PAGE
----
0

When converting the framerate of a video, ffmpeg offers multiple options

one options is -r:

ffmpeg -i myvideo.mp4 -r 10 my10fpsvideo.mp4

another option is using filters:

ffmpeg -i myvideo.mp4 -filter_complex [0]fps=fps=10[s0] -map [s0] my10fpsvideo.mp4

Using the second option I can apply further filters on the changed fps stream, like selecting a start frame number for exemple select=gte(n,42)

Both these solutions don't return the same frames from the original video:

-r 10 return the frame indexes  0,1,2,4,7,9,12...
-filter_complex returns indexes     1,3,6,8,11...

As you can see -r somehow shift the output video by 2 frames and doesn't return the same frames as -complex_filter

My problem is I need to apply that start frame number filters, but I also need to extract the exact frames from the original video as -r would do

For exemple: If I convert to 10 fps and want to start at frame index 3 I should receive frames 4,7,9,12..., the frame I would have gotten if had changed framerate using -r and skipped the result's first 2 frame

I am constrained to the exact frames returned by -r by legacy data that relies on these specific frames to be returned. I am also constrained by the fact that input can be VFR and I can't precompute what frames I need to extract for a given framerate.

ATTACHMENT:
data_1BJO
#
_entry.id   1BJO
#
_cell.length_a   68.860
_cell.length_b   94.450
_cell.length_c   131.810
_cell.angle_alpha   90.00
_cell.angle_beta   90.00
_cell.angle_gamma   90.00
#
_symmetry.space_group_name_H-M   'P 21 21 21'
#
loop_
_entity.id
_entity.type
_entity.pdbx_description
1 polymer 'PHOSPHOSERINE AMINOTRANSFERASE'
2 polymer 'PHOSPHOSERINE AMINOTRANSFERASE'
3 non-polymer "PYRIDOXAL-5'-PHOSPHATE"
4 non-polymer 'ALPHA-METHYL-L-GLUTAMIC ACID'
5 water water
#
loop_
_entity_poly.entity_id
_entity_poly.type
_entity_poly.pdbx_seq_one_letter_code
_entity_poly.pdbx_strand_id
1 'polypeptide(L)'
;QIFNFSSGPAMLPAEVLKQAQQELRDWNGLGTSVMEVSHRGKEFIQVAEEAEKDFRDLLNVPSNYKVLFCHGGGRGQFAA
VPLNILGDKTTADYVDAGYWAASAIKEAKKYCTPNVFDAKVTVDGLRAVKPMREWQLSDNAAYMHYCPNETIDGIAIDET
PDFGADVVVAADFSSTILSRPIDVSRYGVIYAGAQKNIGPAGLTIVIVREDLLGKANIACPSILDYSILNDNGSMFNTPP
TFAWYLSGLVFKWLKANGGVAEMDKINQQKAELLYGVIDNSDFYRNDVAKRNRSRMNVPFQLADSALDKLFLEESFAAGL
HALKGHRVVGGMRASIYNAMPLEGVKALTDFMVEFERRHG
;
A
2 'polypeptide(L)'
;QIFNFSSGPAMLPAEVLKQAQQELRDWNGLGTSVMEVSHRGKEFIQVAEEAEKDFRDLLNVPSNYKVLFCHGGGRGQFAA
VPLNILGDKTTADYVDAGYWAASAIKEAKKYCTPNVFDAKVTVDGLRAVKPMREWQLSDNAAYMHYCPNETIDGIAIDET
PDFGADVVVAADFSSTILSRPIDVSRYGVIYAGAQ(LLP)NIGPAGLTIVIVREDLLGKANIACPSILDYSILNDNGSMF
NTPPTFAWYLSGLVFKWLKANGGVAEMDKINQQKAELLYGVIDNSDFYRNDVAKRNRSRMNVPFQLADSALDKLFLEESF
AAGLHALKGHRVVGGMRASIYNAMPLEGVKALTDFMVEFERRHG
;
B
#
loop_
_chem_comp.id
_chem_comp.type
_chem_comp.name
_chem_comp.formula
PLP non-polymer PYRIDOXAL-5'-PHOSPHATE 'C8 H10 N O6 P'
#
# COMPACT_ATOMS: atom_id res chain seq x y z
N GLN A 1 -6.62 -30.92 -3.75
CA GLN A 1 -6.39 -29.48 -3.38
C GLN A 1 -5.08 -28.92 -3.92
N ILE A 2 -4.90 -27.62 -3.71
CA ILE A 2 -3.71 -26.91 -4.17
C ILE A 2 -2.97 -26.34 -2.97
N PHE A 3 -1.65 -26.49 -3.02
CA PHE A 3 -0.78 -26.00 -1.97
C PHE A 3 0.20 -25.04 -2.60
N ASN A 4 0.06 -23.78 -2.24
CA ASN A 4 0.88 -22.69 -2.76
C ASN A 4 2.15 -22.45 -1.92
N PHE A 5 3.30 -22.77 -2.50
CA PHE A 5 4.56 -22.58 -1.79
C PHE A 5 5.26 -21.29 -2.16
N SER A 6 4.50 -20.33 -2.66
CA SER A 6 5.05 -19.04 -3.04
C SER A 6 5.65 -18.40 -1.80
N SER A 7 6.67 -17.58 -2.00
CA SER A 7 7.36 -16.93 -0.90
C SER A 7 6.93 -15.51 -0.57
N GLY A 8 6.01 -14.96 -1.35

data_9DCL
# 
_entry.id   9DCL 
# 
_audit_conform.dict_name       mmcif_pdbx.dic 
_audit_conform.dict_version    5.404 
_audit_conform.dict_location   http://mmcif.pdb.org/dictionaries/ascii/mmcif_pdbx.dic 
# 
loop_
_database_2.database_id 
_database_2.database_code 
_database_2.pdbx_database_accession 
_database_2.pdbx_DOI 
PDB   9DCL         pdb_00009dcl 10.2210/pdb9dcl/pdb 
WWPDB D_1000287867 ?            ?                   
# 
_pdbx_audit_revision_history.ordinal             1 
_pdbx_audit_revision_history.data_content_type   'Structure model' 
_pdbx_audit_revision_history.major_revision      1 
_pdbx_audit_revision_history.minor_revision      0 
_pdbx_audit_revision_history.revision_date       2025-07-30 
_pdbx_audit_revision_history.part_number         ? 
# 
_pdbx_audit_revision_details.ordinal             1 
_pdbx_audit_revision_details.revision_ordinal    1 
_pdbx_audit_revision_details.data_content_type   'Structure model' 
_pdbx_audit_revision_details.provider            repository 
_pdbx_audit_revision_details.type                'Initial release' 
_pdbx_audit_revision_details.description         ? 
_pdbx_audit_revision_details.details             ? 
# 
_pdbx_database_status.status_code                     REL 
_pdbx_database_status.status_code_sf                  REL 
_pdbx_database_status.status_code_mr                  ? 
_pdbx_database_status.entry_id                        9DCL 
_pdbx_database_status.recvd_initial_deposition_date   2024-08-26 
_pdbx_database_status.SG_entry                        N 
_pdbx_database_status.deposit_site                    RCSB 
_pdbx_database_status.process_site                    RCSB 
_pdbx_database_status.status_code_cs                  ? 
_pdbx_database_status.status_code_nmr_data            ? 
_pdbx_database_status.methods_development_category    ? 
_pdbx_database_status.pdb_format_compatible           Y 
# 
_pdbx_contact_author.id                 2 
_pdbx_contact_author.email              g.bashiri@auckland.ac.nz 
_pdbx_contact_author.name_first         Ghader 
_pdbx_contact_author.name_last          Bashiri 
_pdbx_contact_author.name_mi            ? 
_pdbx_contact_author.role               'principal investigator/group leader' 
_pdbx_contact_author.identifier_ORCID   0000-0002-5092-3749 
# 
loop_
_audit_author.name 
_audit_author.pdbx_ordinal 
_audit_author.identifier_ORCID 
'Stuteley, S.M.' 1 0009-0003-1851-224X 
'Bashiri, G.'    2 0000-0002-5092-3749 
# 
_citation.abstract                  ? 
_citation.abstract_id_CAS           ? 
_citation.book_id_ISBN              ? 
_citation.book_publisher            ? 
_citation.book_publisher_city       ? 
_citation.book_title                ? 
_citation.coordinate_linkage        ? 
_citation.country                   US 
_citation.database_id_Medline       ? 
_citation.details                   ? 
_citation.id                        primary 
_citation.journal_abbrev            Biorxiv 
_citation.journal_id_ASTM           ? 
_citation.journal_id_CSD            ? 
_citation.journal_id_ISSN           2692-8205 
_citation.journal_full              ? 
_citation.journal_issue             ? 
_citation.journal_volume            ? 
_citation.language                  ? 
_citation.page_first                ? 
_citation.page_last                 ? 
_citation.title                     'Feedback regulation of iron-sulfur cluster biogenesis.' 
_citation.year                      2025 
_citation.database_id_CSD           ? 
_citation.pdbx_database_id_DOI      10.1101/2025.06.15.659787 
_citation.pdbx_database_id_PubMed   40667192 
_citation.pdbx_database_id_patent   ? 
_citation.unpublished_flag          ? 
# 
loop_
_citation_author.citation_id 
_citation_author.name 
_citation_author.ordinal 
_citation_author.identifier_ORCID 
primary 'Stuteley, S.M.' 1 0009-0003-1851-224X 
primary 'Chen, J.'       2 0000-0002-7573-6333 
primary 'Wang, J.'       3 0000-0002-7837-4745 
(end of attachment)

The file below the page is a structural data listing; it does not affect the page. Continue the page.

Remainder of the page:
Right now the only solution I've found is to read the entire video and discard all frame up to that frame number, which is long and cost a lot of resources.

Is there any way to do what I'm trying to do ?

3
  • Did you just delete an earlier instance of this Q that I answered?
    – Gyan
    Commented Nov 2, 2023 at 17:28
  • @gyan Yes, another user pointed out that this was out of topic on stack overflow and needed to be deleted and reposted on video.stackexchange, which is what I did
    – BlueMagma
    Commented Nov 4, 2023 at 8:39
  • 1
    a) you aren't obliged to follow that, b) see your deleted questions and refer to my answer for a solution
    – Gyan
    Commented Nov 4, 2023 at 15:15

1 Answer 1

0

You cannot use -r and -filter_complex together. They are different ways of changing the frame rate. -r is an input or output option. -filter_complex is a filtergraph option. They have different logic and behavior. You may try this command:

ffmpeg -i myvideo.mp4 -vf “select=‘gte(n,3)’,setpts=N/10/TB” my10fpsvideo.mp4

This will skip the first three frames and then change the frame rate to 10 using the setpts filter. It should give you the same result as -r 10 and then skipping two frames. However, I do not know if it works for variable frame rate input. You have to test it yourself.

I hope this helps.

1
  • thank you for your answer, unfortunately, it doesn work even in CFR, if I understood correctly, to get X fps and start at frame F, I should enter the command: ffmpeg -i myvideo.mp4 -vf “select=‘gte(n,<F+1>)’,setpts=N/<X>/TB” my10fpsvideo.mp4 When I try your exact example for frame 2 at 10 fps, I get the frames: [3,3,4,4,5,5,5,6,6,7]
    – BlueMagma
    Commented Nov 2, 2023 at 8:41

Your Answer

By clicking “Post Your Answer”, you agree to our terms of service and acknowledge you have read our privacy policy.

Not the answer you're looking for? Browse other questions tagged or ask your own question.